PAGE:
Today’s report showed China remained the biggest foreign owner of U.S. Treasuries in August even as its holdings dropped $11.2 billion to $1.27 trillion. Japan, the second-largest holder, increased its share by $13.7 billion to $1.15 trillion, the figures showed.

The Treasury’s monthly report on the cross-border flow of portfolio assets captures foreign buying and selling of U.S. securities as well as American investors’ transactions abroad. It also tracks holdings of Treasuries by countries.

The total cross-border outflow in August, including short-term securities such as Treasury bills and stock swaps, was $2.9 billion in August, compared with a net inflow of $56.7 billion the previous month, the report showed today.

Treasuries Selling

Foreign investors, both official and private, were net sellers of $10.8 billion of Treasury notes and bonds in August after net purchases of $33.9 billion the previous month, the report showed.

Net purchases of U.S. agency debt were $16.8 billion after buying of $22.2 billion in July, the Treasury said. Investors were net buyers of $2.4 billion of corporate debt in August after net selling of $922 million the previous month, the report showed.

The Standard & Poor’s 500 Index lost 3.1 percent in August. Investors in U.S. Treasuries lost 0.7 percent that month, according to Bloomberg World Bond Indexes. The Bloomberg U.S. Dollar Index, a gauge of the greenback’s value against 10 major currencies weighted by liquidity and trade flows, gained 0.8 percent in August.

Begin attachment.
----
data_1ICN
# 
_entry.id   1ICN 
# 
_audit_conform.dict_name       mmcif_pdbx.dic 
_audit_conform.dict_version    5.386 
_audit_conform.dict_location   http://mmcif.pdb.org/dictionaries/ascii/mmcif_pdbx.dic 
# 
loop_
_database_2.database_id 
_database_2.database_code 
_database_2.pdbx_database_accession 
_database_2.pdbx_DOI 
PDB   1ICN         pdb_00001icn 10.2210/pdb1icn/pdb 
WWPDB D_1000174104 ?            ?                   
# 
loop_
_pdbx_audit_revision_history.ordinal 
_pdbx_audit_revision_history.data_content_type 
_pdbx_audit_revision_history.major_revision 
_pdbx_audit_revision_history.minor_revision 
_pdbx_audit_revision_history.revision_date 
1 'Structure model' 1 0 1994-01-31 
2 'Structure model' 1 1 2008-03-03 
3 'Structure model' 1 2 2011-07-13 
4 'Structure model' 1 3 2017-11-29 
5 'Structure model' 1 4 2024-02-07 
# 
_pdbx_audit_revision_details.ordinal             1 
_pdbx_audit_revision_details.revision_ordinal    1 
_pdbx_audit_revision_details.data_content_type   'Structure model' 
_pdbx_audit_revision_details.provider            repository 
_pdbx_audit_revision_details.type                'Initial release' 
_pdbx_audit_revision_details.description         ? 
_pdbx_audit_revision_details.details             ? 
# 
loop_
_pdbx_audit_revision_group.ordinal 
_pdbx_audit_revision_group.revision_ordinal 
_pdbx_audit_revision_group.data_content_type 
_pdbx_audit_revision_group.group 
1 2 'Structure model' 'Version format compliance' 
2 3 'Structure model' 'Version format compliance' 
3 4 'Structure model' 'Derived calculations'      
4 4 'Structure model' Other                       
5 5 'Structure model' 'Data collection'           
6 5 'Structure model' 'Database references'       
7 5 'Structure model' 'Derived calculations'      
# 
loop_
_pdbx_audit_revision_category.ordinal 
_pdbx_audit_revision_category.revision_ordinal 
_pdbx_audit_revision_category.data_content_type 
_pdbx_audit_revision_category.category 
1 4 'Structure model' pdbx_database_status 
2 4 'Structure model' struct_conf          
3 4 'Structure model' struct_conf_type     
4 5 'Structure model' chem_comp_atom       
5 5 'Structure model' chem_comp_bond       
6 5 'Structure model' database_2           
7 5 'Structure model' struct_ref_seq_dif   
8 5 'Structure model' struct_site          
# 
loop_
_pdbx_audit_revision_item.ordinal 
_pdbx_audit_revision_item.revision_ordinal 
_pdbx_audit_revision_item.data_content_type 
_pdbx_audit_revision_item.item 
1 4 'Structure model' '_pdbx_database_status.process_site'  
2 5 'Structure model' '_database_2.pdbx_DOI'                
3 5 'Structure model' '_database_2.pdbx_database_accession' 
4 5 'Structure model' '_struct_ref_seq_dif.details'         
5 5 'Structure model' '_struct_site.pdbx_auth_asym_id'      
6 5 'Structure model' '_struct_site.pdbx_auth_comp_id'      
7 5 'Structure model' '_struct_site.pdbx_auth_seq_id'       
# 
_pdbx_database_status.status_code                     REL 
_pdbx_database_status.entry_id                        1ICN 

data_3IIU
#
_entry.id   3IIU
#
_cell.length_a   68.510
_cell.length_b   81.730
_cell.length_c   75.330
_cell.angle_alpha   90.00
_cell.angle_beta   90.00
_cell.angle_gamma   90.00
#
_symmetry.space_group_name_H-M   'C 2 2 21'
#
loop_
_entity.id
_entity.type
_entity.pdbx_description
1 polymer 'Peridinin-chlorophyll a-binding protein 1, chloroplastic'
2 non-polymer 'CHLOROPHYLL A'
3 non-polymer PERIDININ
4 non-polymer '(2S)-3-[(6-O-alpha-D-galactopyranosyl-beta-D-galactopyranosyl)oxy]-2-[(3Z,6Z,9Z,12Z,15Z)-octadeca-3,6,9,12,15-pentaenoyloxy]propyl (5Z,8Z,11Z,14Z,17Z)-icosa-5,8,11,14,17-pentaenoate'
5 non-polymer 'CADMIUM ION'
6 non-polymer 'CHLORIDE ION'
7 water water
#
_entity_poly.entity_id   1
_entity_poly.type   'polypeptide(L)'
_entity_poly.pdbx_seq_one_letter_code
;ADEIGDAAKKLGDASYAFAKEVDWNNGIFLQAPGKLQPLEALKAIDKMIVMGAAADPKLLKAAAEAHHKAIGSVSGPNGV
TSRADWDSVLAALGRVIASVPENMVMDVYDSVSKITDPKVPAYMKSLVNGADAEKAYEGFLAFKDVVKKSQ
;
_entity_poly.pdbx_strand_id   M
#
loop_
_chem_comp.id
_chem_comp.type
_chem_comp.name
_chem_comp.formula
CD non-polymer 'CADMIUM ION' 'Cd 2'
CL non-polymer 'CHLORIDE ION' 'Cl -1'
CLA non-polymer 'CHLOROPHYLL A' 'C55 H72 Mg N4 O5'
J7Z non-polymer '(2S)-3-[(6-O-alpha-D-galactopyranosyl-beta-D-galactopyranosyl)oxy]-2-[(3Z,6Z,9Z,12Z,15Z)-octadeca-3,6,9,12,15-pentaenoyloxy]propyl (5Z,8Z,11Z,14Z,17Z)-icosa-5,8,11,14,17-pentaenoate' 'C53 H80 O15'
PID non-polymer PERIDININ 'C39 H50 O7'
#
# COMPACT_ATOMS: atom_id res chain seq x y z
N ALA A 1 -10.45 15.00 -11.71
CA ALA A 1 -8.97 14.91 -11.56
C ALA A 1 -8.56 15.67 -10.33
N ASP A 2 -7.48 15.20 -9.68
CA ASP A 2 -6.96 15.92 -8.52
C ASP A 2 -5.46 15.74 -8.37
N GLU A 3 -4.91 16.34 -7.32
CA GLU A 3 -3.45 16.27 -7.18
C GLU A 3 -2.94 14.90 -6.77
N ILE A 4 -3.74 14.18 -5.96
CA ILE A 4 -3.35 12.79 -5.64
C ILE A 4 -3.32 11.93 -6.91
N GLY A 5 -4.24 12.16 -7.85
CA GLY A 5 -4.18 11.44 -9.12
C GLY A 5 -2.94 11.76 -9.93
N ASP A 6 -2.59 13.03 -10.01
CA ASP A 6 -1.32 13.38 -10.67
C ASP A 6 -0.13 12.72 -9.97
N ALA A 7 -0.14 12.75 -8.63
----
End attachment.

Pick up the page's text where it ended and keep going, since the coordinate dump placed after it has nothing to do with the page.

(Source : Bloomberg)

U.S. Stocks Rally as Senate Nears Deal on Debt Ceiling

16 Oct

U.S. stocks rallied, sending the Standard & Poor’s 500 Index (SPX) toward a record, as the Senate crafted a deal to end the government shutdown and raise the debt ceiling before tomorrow’s deadline.

The S&P 500 rose 1.4 percent to 1,721.47 at 4 p.m. in New York. The benchmark gauge slid 0.7 percent yesterday after climbing 3.3 percent over the previous four days.

“Investors are relieved that it looks like we’re not going to go over the cliff,” Ben Hart, a research analyst at Radnor, Pennsylvania-based Haverford Trust Co., which oversees about $6 billion, said by phone. “It takes the worst case scenario off the table.”

The S&P 500 dropped 4.1 percent from its all-time high of 1,725.52 reached Sept. 18 as Congress struggled to reach agreement on a federal budget, forcing the first partial government shutdown in 17 years. The gauge has recovered 4 percent of the decline as optimism grew that a deal would be reached, and is within about four points of its record. The S&P 500 is up 21 percent for the year.

The bipartisan leaders of the Senate reached an agreement to end the fiscal impasse and to increase U.S. borrowing authority. The Senate and House plan to vote on it later today, and the White House press secretary said President Barack Obama supports the deal.